91. “Do you truly see no difference between putting someone in prison and subjecting them to hard-core sleep deprivation, or are you merely pretending to see no difference”

    Umm. Maybe you should start your arguments by reading the other person’s posts.

    You see, when I wrote:

    “Forced sleep deprivation is certainly not a humane act when commited on prisoners in general”

    most people who were paying attention would conclude that I was noting a difference between imprisonment and sleep deprivation.

    “because that’s easier than explaining why the United States should adopt techniques used by the Stalinists?”

    There must be a modified version of Godwin’s law I can invoke here. I’ll assume it.

  92. Good idea, JDM. And then I’ll use it against this statement of yours: The Soviets put people in prison too. Often for the wrong reasons and for a long time. Should I be against ever imprisoning anyone?

    So what was the point you were trying to make there?

  93. It made us willing to abandon everything that we’re supposed to be about.

    i wuld say, mr thoreau, that it was merely the trigger that revealed a state of decline and dessication that has been undermining what was once good about this place for decades.

  94. it was a catalyst in the process of stripping away the illusion that we, as a society, have not yet abandoned those things.

    absolutely, mr ard — you got to it before me.

  95. mr jdm, you should probably submit to aggressive sleep depirvation before you pass judgment on what it is not. or, barring that (for i’m sure you are no masochist) at least read some case studies.

    sleep depirvation is not simply being bleary-eyed. it is extremely painful and can induce permanent psychological damage. one would think that simply seeing its prevalence in japanese ww2 internment camps and soviet gulags — where the intention was rarely informative but often punitive — would be enough to convince.

  96. sorry — repeptitive typo “deprivation”.

  97. David W,

    I think John Yoo, is the perfect model of the royalist necon, who wants to turn our president into a king, unconstrained by the laws that apply to mere mortals.

    Jason,

    “Inoccuous is not the same as inconclusive.” Perhaps the difference is how much of the benefit of the doubt we’ve been willing to extend to George W. Bush. When he failed to produce solid evidence of a WMD threat, and so much of that which he did produce was debunked, I concluded that he was full of it. When techniques were found to migrate from Gitmo to Iraq after General Miller was transferred, and when the White House torture memos were released, and when Bush, Cheney, and Rumsfeld kept yelling “9/11” and “terrorists” when questioned about prisoner abuses, I didn’t give him any of the benefit of the doubt. I concluded that support for torture ran from the Oval Office on down.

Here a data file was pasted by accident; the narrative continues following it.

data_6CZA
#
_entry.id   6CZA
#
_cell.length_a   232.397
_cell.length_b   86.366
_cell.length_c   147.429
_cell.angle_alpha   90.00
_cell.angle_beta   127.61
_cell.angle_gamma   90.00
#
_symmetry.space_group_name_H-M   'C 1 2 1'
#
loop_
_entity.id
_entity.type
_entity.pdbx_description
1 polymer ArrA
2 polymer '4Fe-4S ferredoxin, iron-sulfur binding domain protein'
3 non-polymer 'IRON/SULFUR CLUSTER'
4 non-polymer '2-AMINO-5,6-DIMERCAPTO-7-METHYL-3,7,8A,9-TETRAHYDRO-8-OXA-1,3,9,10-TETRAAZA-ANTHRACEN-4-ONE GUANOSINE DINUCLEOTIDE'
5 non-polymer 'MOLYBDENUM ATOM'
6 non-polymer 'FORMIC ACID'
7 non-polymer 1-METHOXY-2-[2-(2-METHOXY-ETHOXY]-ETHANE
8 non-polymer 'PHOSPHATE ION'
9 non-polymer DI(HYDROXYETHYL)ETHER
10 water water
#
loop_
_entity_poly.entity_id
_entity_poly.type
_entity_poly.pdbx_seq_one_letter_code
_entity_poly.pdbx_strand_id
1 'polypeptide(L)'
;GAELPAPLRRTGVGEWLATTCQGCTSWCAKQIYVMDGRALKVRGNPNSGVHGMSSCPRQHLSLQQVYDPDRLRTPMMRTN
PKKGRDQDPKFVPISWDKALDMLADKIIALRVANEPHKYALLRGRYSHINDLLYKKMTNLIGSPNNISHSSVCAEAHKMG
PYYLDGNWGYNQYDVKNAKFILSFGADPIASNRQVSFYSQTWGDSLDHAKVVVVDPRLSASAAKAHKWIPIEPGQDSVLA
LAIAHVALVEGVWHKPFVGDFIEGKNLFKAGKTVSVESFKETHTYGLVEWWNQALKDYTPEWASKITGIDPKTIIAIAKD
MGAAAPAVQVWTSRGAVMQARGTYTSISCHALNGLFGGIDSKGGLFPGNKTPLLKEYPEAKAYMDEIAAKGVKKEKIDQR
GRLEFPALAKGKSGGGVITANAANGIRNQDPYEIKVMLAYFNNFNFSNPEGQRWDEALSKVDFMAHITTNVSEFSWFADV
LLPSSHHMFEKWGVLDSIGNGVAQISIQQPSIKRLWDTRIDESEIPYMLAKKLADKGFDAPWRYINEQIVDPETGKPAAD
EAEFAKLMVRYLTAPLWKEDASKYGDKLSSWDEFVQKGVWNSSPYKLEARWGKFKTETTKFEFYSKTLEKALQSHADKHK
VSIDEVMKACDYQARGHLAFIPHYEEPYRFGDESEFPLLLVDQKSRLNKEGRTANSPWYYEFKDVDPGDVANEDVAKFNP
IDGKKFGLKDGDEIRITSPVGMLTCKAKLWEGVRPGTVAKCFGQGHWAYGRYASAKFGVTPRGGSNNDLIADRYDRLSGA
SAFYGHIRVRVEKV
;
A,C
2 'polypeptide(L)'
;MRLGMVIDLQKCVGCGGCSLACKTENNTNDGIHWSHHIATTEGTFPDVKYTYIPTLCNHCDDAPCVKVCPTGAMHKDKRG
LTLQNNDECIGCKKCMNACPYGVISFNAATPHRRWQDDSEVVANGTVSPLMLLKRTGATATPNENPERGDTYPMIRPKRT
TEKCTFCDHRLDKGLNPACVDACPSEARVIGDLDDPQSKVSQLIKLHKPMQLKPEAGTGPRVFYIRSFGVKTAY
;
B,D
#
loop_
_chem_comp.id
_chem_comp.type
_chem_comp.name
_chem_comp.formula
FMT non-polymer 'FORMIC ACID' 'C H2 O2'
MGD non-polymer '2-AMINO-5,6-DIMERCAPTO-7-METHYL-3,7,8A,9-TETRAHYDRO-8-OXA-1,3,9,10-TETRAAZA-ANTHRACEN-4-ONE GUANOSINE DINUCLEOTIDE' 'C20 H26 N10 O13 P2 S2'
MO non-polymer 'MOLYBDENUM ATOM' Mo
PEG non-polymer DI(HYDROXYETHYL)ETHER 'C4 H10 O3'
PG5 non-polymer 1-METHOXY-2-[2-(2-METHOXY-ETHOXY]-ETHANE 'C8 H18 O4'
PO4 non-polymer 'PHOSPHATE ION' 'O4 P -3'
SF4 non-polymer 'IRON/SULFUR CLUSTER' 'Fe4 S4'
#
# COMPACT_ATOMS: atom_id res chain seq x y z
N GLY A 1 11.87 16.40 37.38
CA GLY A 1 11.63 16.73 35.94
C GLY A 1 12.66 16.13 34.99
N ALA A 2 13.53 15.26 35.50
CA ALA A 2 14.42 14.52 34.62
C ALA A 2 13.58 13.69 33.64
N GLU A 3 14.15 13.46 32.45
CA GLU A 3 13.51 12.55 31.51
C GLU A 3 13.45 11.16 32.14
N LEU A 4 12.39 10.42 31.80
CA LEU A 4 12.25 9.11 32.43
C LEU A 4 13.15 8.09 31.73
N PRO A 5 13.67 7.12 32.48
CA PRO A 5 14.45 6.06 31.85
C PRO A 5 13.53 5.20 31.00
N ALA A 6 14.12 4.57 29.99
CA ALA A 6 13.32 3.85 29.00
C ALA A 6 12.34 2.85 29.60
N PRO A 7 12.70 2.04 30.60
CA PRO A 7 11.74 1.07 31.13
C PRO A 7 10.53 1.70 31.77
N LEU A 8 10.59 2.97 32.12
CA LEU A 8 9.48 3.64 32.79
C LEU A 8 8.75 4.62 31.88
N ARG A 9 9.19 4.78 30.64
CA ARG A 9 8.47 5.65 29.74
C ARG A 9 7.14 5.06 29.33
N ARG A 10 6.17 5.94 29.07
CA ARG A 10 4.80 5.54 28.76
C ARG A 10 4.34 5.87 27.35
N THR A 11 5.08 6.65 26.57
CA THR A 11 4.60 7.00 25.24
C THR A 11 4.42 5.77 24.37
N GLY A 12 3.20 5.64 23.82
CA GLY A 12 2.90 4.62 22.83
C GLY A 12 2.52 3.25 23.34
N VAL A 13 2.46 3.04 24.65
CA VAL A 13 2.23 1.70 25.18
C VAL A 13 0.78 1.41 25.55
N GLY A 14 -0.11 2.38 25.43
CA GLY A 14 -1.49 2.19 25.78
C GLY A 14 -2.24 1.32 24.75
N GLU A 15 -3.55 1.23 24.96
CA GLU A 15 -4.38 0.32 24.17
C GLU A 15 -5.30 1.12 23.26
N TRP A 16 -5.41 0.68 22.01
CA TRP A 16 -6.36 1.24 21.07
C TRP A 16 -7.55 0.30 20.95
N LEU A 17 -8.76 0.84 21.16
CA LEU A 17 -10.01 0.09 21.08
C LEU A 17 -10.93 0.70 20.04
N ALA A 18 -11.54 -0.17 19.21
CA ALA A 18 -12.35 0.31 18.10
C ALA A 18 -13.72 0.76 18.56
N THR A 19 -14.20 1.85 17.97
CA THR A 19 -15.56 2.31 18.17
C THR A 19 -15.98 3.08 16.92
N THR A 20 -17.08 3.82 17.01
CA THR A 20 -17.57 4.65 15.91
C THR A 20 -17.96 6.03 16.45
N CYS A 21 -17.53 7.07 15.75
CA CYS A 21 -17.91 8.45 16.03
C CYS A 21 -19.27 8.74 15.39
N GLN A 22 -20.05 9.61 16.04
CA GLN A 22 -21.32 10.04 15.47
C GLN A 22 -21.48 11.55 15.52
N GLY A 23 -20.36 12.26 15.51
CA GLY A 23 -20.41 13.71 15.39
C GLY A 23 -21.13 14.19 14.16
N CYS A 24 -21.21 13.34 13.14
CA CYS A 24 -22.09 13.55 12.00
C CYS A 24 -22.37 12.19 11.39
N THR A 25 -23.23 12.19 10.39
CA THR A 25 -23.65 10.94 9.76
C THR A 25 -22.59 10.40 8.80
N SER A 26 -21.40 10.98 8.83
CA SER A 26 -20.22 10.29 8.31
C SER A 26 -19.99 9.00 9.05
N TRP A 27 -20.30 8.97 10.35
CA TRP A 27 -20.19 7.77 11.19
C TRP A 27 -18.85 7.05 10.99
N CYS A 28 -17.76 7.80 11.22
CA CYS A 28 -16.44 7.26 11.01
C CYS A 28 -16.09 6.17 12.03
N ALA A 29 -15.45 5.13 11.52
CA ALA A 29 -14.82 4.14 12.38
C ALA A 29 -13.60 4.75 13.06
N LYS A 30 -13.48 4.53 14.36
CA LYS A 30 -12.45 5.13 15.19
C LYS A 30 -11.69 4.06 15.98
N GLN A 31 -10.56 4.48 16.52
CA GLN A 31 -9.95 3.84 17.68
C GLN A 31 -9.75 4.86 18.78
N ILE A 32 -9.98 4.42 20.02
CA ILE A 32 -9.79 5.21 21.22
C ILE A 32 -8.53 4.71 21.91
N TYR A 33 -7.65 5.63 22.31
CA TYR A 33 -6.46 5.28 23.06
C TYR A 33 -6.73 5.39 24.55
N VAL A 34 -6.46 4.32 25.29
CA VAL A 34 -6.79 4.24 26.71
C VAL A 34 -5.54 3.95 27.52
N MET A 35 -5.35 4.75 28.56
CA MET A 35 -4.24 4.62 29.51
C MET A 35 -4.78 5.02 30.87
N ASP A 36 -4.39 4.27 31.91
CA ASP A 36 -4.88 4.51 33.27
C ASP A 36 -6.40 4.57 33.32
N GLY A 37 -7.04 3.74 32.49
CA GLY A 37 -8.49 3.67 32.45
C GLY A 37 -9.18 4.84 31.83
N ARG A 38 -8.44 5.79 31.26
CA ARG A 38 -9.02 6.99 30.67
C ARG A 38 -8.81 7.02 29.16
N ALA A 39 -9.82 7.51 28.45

Anyone remember the big story about “pathological Bush haters,” eager to assume the worse about the man in every situation? Maybe they’re just good judges of character, because they keep turning out to be right.

  98. “sleep depirvation is not simply being bleary-eyed. it is extremely painful and can induce permanent psychological damage. one would think that simply seeing its prevalence in japanese ww2 internment camps and soviet gulags — where the intention was rarely informative but often punitive — would be enough to convince.”

    Sure, but that’s irrelevant, since it’s not what I’m talking about. I’m foursquare against keeping someone awake until they suffer permanent damage as a punative measure.

    My point, which you are happily ignoring, is that we don’t know what Cheney’s asking for. He should be have to state and codify exactly what he wants. There is a difference between treating every prisoner according to the current and future law, and jabbing them with hot pokers. Acting as if there is a binary distinction between affording all enemy combatants the Geneva convention, and not is stupid.

    I’m against torture, and think it should be against the law, but I don’t think every time an old time movie cop shines a light in a suspect’s eyes that it amounts to torture.

  99. I don’t think every time an old time movie cop shines a light in a suspect’s eyes that it amounts to torture.

    are you quite sure my point about the actual horror or aggressive sleep deprivation is irrelevant, mr jdm? because you seem to spend a lot of time, consciously or not, minimizing torture.

    we don’t know what Cheney’s asking for. He should be have to state and codify exactly what he wants.

    i think that’s according an amoral politician far too much credit, mr jdm. we know what he wants — a free hand to do exactly as he pleases, answerable to no one. he’s shown, as have many politicos of all stripes, an avaricious willingness to constantly rewrite the law to fit minor convenience of whim — essentially, to not have a law at all to stand against despotic power.